For forty years wildfowling clubs, which manage all shooting on the estuary through a permit scheme, have monitored Greenland white-fronted geese and protected them by enforcing a no-shooting rule. The global population of Greenland white-fronted geese has been in decline in recent years, due mainly to pressure on their breeding grounds in Greenland.
A new goose recording form is being distributed with every Dyfi estuary shooting permit. The information gathered by wildfowlers will add to international recording projects and help inform future management of the over-wintering population in Wales. It will also improve records and knowledge of a range of other species.
Michael Sherman, vice-chairman of the British Association for Shooting and Conservation (BASC) and a member of the Dyfi Wildfowl Management Advisory Panel, said: “The new observation and recording project will help to collate sightings of Greenland white-fronted geese on and around the Dyfi estuary. Collecting this information will help us learn more about the feeding and roosting habits of the birds. With the support of the Welsh Government that information will help inform future management of the land on which the birds depend before making their return journey in the spring to breeding grounds in Greenland.”
BASC’s policy development manager Dr. Conor O’Gorman said: “The conservation effort started by wildfowlers on the Dyfi estuary in the 1970s, and continued with the same passion today, is an inspiring story and a great example of practical conservation led by local people. A partnership of wildfowlers, farmers and landowners supported by statutory and non-statutory bodies is of great importance to ensuring that future generations of Greenland white-fronted geese keep returning to Wales.”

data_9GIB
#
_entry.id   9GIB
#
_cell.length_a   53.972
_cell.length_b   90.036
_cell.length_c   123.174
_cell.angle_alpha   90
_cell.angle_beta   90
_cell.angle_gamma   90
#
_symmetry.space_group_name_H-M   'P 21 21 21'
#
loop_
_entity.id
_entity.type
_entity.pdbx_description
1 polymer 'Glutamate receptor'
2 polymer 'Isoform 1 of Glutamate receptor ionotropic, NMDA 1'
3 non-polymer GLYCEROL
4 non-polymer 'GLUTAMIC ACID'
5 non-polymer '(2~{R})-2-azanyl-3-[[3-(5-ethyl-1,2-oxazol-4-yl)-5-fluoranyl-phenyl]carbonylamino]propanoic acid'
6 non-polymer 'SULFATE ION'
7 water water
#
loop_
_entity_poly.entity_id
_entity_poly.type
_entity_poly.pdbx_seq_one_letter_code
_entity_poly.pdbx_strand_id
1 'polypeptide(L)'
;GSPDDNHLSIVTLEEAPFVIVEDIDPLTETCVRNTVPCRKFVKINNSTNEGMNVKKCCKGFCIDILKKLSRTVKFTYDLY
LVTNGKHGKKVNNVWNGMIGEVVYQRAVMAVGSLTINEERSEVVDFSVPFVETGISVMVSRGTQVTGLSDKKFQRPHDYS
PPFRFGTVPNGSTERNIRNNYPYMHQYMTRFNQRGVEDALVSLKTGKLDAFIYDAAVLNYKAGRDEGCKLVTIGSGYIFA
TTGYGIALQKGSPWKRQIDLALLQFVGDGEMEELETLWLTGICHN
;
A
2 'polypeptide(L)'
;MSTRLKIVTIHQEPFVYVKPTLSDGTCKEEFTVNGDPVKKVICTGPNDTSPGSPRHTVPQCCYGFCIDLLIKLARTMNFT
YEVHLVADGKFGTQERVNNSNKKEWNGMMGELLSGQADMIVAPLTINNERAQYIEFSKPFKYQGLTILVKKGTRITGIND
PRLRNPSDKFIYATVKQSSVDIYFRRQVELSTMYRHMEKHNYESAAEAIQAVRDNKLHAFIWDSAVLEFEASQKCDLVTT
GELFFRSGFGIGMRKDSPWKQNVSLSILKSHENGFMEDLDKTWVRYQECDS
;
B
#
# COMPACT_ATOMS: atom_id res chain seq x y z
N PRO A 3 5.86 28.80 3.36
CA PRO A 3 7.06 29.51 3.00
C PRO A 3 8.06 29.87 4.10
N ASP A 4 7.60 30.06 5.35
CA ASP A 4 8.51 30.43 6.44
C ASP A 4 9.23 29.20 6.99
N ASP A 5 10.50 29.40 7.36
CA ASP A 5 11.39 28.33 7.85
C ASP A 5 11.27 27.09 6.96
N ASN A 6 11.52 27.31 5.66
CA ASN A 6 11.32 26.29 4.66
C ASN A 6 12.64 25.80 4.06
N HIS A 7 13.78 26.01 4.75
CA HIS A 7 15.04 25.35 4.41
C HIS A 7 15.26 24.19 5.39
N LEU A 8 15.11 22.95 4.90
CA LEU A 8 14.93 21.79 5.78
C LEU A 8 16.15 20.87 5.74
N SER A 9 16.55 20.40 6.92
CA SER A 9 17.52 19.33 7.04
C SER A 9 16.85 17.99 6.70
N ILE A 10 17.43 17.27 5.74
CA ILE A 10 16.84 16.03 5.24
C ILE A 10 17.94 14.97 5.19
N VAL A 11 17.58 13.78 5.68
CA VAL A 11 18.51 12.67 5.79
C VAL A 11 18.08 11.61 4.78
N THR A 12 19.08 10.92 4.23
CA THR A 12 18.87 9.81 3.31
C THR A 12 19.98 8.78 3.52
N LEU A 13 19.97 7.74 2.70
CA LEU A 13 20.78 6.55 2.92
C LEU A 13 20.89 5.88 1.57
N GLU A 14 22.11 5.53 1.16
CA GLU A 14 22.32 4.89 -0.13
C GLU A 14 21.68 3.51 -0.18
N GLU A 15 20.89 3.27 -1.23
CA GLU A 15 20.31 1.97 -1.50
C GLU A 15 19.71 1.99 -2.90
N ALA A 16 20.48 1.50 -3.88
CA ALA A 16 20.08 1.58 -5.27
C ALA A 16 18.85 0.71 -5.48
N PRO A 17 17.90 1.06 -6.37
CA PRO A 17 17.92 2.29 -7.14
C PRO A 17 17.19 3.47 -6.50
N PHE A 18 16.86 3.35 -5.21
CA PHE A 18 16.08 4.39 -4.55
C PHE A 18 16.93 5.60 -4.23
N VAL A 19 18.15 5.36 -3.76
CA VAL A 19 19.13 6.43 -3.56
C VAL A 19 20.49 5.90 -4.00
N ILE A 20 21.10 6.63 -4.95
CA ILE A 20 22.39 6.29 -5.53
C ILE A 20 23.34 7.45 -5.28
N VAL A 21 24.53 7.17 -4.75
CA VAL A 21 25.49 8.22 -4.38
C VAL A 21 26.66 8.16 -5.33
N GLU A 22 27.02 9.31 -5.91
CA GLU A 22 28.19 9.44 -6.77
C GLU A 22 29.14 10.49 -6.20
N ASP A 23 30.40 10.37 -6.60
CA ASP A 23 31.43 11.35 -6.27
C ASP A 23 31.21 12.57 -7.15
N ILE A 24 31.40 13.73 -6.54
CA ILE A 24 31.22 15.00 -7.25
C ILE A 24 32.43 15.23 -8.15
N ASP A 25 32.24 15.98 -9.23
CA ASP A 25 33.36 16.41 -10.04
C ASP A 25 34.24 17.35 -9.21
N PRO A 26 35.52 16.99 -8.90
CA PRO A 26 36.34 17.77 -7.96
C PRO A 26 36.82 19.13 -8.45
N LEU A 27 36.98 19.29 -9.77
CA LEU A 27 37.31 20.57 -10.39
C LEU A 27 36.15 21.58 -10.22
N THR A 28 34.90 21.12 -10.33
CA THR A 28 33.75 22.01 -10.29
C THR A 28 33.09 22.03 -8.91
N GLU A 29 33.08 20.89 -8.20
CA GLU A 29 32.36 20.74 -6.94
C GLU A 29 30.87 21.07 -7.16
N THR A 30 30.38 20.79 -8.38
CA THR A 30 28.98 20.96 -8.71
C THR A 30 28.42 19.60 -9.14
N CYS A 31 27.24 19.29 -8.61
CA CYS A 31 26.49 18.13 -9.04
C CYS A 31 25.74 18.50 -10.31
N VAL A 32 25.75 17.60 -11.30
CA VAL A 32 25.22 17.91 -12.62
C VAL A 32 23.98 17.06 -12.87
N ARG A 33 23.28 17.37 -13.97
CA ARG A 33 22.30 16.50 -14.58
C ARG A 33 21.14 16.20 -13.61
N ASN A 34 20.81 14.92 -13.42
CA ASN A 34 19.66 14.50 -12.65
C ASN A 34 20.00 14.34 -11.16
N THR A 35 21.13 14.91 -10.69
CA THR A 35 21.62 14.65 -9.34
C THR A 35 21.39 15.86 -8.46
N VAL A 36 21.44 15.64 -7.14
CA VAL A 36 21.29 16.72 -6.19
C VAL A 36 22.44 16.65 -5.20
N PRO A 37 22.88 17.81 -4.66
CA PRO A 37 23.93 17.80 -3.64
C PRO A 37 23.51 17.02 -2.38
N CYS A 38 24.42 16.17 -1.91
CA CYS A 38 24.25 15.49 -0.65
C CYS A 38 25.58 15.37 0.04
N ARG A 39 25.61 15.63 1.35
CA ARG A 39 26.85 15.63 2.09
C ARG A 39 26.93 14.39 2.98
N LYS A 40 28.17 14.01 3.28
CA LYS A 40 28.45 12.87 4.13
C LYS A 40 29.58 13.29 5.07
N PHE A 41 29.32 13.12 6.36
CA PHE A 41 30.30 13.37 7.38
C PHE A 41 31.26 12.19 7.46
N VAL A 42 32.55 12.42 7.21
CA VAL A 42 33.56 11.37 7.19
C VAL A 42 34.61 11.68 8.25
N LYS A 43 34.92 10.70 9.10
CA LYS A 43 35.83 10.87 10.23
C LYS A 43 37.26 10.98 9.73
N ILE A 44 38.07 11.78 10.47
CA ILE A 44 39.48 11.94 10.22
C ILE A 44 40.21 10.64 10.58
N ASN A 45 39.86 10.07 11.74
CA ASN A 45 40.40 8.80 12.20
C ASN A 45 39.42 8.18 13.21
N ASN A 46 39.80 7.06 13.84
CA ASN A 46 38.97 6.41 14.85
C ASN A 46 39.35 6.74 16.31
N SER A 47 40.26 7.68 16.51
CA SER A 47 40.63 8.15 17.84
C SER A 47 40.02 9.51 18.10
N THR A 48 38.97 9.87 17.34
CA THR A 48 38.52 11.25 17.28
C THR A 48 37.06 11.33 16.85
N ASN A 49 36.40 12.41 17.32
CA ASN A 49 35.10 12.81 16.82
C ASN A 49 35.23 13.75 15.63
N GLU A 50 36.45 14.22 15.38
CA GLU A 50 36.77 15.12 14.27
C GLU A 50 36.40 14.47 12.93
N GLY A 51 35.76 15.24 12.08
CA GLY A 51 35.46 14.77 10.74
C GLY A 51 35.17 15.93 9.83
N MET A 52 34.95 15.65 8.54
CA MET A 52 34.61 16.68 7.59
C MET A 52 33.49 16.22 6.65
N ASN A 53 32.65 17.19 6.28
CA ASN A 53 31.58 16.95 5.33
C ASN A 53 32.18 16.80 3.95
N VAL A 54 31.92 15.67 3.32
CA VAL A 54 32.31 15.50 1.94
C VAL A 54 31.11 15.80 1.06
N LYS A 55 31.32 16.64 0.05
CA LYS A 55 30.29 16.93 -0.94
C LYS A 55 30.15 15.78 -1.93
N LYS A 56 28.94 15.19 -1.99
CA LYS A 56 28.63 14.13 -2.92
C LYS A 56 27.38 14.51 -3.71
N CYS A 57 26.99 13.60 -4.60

BASC is helping to raise wider awareness of the Greenland white-fronted goose in Wales in the hope that other over-wintering populations can be discovered. Last winter birds were recorded visiting only two places in Wales. On the Dyfi estuary up to 55 birds were recorded from October 2012 to April 2013. On Marloes Mere, a nature reserve on the Pembrokeshire peninsula, four birds visited briefly in November 2012. If other regular wintering sites are discovered then similar partnerships to those on the Dyfi estuary could be set up.
BASC is encouraging its members across Wales to help record sightings of the birds. A Facebook page has been set up by the Greenland white-fronted goose study. Sightings of the birds can be shared by clicking here or email your sightings in Wales directly to: firstname.lastname@example.org.